Yesterday we talked about the extraordinarily inflated price of college tuition. Today we are going to ask if the students who stick it out for four (or five or six) years are getting a real or useful education. The exorbitant tuition prices cover salaries for well-paid leftwing professors to teach hundreds of so-called "niche" courses instead of courses teaching general knowledge and skills.A survey of 700 four-year universities by the American Council of Trustees and Alumni revealed how many elite colleges allow students to take these niche courses to satisfy core curriculum requirements. The most neglected core subjects are economics, which is required in only 4% of colleges, and U.S. government and history, required in only 19% of colleges. Only 16 leading colleges require at least six of the seven core subjects, and Yale, Cornell and Brown are among 100 top colleges that require only one, or none, of the core subjects.
The best hope for bringing down the price of college tuition is to stop the flow of government money. Another solution would be to stop paying for worthless courses. A third solution may be the spread of online courses to replace the construction and maintenance of expensive buildings.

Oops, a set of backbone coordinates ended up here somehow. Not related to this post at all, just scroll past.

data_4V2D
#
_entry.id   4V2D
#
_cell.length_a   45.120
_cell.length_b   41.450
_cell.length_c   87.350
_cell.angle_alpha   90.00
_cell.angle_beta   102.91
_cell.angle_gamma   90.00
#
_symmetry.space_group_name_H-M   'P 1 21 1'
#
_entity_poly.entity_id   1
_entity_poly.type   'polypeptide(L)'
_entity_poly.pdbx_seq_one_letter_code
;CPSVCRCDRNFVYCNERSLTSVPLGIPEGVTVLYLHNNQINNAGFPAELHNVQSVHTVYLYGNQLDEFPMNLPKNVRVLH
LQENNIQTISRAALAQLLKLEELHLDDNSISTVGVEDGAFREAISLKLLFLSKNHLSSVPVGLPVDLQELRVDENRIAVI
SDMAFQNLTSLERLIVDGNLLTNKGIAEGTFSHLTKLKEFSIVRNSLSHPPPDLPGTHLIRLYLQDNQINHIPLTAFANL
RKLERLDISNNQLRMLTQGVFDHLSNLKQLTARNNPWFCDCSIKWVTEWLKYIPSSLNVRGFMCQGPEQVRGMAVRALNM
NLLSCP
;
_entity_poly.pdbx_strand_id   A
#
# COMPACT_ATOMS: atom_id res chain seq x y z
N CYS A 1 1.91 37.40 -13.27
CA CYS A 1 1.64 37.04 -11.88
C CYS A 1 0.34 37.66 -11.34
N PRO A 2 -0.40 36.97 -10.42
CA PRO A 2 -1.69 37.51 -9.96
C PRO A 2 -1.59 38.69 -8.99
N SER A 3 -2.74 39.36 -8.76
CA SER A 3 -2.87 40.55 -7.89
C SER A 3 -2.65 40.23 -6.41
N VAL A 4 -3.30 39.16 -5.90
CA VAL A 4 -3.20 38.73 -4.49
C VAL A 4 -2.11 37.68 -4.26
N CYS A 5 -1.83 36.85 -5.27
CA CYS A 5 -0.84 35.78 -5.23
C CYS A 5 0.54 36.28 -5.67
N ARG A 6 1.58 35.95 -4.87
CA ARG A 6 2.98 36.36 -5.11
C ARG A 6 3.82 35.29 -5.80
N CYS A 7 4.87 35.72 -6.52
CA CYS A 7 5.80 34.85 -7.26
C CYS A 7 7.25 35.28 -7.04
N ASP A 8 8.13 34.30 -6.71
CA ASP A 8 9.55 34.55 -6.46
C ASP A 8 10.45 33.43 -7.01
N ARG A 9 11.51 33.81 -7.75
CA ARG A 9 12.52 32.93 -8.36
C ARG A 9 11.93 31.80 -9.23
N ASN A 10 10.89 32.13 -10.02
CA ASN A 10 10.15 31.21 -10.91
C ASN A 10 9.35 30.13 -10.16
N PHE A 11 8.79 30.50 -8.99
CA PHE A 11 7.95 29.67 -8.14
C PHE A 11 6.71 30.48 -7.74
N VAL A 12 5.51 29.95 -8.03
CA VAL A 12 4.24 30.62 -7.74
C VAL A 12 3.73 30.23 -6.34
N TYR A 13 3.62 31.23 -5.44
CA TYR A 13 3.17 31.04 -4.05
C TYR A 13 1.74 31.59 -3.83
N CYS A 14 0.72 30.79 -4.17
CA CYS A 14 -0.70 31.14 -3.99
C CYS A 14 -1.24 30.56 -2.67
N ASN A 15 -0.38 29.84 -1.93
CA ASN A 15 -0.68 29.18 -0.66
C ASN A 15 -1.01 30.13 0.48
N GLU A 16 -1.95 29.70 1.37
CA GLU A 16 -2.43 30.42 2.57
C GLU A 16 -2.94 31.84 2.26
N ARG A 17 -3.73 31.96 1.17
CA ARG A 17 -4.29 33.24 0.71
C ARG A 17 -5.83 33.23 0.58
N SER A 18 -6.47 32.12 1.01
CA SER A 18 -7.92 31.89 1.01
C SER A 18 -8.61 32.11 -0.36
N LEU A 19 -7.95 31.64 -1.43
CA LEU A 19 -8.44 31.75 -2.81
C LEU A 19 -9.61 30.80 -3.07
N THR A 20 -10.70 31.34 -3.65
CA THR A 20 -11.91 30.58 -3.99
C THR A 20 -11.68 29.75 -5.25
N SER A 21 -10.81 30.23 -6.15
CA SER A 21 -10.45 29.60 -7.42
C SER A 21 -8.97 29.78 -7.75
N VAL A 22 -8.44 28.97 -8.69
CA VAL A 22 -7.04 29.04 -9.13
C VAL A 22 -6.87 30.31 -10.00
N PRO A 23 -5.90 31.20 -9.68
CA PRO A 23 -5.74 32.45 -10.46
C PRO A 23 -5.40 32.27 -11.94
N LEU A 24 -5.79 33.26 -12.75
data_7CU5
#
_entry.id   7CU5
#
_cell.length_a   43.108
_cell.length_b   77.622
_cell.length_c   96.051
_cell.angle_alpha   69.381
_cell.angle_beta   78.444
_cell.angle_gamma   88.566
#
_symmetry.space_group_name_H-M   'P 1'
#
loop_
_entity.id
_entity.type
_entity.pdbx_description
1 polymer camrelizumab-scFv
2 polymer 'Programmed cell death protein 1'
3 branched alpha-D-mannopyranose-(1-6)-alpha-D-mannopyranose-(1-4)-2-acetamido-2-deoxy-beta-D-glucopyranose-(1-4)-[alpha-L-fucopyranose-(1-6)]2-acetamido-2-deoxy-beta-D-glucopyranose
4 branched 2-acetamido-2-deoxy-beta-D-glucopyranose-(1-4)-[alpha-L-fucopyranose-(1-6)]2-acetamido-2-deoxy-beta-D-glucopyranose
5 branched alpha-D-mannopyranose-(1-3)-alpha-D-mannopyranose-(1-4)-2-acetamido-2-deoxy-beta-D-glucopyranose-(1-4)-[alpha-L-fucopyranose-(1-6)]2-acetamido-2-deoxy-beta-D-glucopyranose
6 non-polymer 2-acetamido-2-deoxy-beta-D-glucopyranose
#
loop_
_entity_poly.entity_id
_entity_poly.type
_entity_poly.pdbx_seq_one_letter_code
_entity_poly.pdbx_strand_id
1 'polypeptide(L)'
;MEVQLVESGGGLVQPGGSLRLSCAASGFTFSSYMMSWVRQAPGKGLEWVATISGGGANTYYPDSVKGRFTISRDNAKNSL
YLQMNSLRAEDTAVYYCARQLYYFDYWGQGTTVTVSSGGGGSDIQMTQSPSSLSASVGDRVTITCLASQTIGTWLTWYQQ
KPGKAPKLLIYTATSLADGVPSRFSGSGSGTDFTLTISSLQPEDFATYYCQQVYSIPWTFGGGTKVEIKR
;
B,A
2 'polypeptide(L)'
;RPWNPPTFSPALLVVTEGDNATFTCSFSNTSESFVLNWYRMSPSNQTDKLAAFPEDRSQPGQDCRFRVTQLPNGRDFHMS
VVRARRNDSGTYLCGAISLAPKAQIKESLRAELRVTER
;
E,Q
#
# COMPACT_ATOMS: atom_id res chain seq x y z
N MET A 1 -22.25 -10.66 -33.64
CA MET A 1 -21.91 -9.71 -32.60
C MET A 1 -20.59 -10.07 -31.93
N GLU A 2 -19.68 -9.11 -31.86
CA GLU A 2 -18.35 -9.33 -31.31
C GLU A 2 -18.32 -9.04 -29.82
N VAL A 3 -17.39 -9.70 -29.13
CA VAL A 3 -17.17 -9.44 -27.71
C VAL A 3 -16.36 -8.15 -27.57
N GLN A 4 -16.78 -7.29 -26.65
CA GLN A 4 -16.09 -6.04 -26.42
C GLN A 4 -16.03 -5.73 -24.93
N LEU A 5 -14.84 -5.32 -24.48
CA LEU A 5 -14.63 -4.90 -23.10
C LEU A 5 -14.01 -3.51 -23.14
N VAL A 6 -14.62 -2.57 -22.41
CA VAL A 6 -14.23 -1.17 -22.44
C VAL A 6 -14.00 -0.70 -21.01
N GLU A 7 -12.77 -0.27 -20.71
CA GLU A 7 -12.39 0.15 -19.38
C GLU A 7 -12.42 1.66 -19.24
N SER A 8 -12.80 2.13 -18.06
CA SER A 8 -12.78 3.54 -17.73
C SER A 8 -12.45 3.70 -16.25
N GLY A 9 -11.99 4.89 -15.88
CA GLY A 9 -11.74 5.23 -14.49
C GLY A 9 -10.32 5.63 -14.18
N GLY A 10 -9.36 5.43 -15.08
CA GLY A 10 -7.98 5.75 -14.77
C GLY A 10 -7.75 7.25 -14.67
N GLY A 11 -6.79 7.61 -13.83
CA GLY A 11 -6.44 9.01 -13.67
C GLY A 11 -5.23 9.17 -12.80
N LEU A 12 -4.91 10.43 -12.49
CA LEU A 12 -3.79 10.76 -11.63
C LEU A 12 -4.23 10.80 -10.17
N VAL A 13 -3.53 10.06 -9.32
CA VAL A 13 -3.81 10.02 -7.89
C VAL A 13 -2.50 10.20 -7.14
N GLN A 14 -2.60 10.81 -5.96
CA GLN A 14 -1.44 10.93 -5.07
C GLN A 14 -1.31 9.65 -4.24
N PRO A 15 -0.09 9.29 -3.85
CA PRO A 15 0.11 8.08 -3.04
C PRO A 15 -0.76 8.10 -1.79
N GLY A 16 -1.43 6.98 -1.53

Massachusetts Institute of Technology announced in 2001 that it would put its entire course catalog on line. Harvard, Yale, Stanford, and the University of Michigan offer major portions of their courses on line, all free. Some colleges let enrolled students take courses on line. An estimated 4.6 million students are taking college-level online course, and that number is rising rapidly. At the University of Florida, resident students earn 12% of credit hours online. One professor has a class with 1,500 undergraduates, and no lecture hall can hold them. Students can be in bed in their pajamas, the new casual dress code for attendance.
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